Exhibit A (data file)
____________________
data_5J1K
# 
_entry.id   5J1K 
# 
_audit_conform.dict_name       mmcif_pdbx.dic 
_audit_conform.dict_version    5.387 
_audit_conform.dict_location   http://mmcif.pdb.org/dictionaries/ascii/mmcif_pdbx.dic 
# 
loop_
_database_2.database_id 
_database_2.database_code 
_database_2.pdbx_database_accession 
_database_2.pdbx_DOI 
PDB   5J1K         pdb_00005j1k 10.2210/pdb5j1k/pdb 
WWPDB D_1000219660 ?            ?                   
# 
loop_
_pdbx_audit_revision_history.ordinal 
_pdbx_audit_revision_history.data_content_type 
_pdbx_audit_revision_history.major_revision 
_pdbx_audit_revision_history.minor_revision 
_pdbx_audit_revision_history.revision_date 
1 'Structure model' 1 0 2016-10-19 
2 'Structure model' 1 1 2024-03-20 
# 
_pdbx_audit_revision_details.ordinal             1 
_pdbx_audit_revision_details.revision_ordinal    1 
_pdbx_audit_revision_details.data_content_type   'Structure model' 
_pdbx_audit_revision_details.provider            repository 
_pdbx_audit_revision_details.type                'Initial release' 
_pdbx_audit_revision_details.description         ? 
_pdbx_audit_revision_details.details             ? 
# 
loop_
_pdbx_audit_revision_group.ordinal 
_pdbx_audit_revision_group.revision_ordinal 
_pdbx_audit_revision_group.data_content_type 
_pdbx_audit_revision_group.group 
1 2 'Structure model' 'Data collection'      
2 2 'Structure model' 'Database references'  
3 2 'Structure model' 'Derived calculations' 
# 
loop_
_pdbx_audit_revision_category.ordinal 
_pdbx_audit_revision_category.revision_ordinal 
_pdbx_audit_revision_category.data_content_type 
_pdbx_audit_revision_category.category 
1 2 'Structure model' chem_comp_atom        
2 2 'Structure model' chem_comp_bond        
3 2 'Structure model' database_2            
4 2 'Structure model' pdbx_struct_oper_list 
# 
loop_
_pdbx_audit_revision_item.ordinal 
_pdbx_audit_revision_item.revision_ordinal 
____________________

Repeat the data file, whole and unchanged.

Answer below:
data_5J1K
# 
_entry.id   5J1K 
# 
_audit_conform.dict_name       mmcif_pdbx.dic 
_audit_conform.dict_version    5.387 
_audit_conform.dict_location   http://mmcif.pdb.org/dictionaries/ascii/mmcif_pdbx.dic 
# 
loop_
_database_2.database_id 
_database_2.database_code 
_database_2.pdbx_database_accession 
_database_2.pdbx_DOI 
PDB   5J1K         pdb_00005j1k 10.2210/pdb5j1k/pdb 
WWPDB D_1000219660 ?            ?                   
# 
loop_
_pdbx_audit_revision_history.ordinal 
_pdbx_audit_revision_history.data_content_type 
_pdbx_audit_revision_history.major_revision 
_pdbx_audit_revision_history.minor_revision 
_pdbx_audit_revision_history.revision_date 
1 'Structure model' 1 0 2016-10-19 
2 'Structure model' 1 1 2024-03-20 
# 
_pdbx_audit_revision_details.ordinal             1 
_pdbx_audit_revision_details.revision_ordinal    1 
_pdbx_audit_revision_details.data_content_type   'Structure model' 
_pdbx_audit_revision_details.provider            repository 
_pdbx_audit_revision_details.type                'Initial release' 
_pdbx_audit_revision_details.description         ? 
_pdbx_audit_revision_details.details             ? 
# 
loop_
_pdbx_audit_revision_group.ordinal 
_pdbx_audit_revision_group.revision_ordinal 
_pdbx_audit_revision_group.data_content_type 
_pdbx_audit_revision_group.group 
1 2 'Structure model' 'Data collection'      
2 2 'Structure model' 'Database references'  
3 2 'Structure model' 'Derived calculations' 
# 
loop_
_pdbx_audit_revision_category.ordinal 
_pdbx_audit_revision_category.revision_ordinal 
_pdbx_audit_revision_category.data_content_type 
_pdbx_audit_revision_category.category 
1 2 'Structure model' chem_comp_atom        
2 2 'Structure model' chem_comp_bond        
3 2 'Structure model' database_2            
4 2 'Structure model' pdbx_struct_oper_list 
# 
loop_
_pdbx_audit_revision_item.ordinal 
_pdbx_audit_revision_item.revision_ordinal 